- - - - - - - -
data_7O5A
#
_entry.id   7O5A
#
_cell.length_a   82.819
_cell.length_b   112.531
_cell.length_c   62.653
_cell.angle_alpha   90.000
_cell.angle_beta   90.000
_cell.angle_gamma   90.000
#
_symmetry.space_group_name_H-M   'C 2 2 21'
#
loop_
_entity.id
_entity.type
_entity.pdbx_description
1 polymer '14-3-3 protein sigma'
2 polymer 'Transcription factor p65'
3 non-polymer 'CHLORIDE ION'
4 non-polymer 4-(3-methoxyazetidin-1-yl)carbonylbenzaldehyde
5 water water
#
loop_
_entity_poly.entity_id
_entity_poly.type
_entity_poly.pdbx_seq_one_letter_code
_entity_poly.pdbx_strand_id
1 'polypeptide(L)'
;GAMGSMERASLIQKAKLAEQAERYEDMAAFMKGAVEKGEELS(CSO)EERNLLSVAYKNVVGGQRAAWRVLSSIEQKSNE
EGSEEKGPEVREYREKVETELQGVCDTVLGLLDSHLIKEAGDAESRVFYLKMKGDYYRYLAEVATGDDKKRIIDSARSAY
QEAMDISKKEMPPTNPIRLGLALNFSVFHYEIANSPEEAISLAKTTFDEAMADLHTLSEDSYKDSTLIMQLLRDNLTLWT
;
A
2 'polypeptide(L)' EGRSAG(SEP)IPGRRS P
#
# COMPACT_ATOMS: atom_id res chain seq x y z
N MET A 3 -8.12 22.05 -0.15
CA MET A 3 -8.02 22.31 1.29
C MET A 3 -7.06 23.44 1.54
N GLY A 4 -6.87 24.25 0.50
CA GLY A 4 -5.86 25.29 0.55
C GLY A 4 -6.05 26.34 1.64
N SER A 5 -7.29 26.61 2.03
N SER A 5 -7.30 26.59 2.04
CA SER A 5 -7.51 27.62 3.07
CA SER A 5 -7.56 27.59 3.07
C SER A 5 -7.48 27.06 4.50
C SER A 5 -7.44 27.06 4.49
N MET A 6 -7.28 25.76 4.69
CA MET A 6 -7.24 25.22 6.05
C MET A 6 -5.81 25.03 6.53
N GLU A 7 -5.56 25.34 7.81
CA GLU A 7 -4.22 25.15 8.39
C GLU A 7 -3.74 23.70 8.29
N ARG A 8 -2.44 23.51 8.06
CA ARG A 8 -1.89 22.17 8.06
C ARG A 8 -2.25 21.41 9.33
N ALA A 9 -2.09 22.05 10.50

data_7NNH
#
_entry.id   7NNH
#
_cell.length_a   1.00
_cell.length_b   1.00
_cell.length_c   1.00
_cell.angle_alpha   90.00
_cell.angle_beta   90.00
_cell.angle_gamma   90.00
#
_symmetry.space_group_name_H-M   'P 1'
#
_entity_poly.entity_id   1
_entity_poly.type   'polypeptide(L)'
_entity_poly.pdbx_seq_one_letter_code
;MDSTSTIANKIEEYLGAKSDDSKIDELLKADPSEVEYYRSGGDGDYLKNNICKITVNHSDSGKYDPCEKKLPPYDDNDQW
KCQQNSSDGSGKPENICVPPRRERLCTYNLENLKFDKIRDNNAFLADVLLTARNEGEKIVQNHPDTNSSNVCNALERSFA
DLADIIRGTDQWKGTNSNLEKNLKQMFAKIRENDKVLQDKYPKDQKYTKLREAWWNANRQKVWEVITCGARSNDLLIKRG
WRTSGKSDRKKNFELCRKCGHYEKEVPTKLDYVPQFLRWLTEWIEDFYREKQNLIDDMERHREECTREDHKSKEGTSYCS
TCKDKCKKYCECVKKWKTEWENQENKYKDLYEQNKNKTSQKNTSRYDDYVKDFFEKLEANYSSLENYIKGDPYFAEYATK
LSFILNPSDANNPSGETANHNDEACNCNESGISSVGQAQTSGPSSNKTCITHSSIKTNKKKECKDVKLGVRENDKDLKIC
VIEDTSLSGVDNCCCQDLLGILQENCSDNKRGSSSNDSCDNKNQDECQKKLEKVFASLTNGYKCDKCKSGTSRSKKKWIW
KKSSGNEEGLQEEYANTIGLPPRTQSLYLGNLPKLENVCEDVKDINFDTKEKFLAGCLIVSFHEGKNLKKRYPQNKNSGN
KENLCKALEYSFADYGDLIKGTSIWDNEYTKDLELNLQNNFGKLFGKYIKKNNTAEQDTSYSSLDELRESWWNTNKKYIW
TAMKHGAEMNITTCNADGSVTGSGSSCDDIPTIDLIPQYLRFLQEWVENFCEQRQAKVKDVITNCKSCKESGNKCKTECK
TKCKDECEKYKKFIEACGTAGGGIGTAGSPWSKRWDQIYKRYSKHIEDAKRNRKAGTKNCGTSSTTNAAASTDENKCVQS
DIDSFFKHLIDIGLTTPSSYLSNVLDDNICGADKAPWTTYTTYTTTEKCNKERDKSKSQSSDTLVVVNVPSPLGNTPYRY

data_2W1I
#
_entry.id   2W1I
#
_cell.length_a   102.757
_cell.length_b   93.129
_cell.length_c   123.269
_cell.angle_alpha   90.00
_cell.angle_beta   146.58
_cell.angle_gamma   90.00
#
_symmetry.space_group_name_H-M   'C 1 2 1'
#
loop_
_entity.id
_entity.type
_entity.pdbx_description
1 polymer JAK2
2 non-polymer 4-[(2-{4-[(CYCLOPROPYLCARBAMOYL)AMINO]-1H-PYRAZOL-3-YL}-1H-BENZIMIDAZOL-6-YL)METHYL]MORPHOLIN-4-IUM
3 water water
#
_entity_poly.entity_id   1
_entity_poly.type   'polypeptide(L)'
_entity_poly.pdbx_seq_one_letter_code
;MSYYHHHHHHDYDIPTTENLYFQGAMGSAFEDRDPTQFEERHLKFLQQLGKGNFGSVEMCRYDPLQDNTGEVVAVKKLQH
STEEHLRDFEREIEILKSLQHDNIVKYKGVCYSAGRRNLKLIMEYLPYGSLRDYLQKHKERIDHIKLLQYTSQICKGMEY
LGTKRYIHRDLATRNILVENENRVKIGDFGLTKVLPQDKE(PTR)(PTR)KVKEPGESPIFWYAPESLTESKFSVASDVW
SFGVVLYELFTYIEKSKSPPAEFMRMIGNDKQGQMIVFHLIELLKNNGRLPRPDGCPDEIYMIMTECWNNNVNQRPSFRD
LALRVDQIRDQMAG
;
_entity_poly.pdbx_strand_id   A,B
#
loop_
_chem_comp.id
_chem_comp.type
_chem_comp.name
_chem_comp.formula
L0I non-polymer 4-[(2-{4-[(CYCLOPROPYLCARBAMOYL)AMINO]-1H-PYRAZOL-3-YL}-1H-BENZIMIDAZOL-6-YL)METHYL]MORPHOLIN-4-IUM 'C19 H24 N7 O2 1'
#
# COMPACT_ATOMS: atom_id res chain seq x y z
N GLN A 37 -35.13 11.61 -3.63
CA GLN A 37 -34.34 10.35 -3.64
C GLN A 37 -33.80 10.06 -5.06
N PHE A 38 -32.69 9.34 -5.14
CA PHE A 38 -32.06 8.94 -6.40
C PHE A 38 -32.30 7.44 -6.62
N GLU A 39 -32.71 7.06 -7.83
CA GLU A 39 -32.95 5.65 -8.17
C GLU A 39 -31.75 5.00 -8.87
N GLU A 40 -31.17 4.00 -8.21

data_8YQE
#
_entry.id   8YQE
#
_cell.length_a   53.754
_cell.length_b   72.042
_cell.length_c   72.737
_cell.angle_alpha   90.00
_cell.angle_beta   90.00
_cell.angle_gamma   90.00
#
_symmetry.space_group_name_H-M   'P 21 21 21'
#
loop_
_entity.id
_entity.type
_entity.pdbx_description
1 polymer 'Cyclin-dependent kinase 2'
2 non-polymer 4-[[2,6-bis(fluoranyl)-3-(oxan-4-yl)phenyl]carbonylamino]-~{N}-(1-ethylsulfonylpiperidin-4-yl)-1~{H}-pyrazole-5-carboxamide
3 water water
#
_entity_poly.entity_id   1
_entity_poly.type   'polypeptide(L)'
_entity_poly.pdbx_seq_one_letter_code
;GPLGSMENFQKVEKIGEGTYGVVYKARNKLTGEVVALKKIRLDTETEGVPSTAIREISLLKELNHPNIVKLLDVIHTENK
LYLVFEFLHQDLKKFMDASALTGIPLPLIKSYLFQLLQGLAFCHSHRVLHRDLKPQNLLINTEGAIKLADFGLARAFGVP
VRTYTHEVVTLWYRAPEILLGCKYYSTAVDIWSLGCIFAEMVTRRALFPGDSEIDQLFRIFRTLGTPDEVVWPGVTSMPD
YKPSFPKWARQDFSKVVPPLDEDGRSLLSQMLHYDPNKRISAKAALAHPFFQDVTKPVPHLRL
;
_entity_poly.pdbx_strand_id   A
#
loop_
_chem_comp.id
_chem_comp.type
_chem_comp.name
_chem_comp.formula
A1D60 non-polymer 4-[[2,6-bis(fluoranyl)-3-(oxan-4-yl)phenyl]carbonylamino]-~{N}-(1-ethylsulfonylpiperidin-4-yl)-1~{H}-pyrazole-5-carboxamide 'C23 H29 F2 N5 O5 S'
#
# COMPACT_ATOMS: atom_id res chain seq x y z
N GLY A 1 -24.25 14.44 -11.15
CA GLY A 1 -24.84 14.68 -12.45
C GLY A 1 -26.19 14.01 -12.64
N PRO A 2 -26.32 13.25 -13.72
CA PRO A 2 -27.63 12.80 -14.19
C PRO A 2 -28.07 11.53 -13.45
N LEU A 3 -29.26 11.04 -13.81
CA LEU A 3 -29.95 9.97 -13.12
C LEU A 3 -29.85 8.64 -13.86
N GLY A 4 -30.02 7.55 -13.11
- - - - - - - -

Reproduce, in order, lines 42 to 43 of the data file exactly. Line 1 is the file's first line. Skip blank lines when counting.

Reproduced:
CA GLY A 4 -5.86 25.29 0.55
C GLY A 4 -6.05 26.34 1.64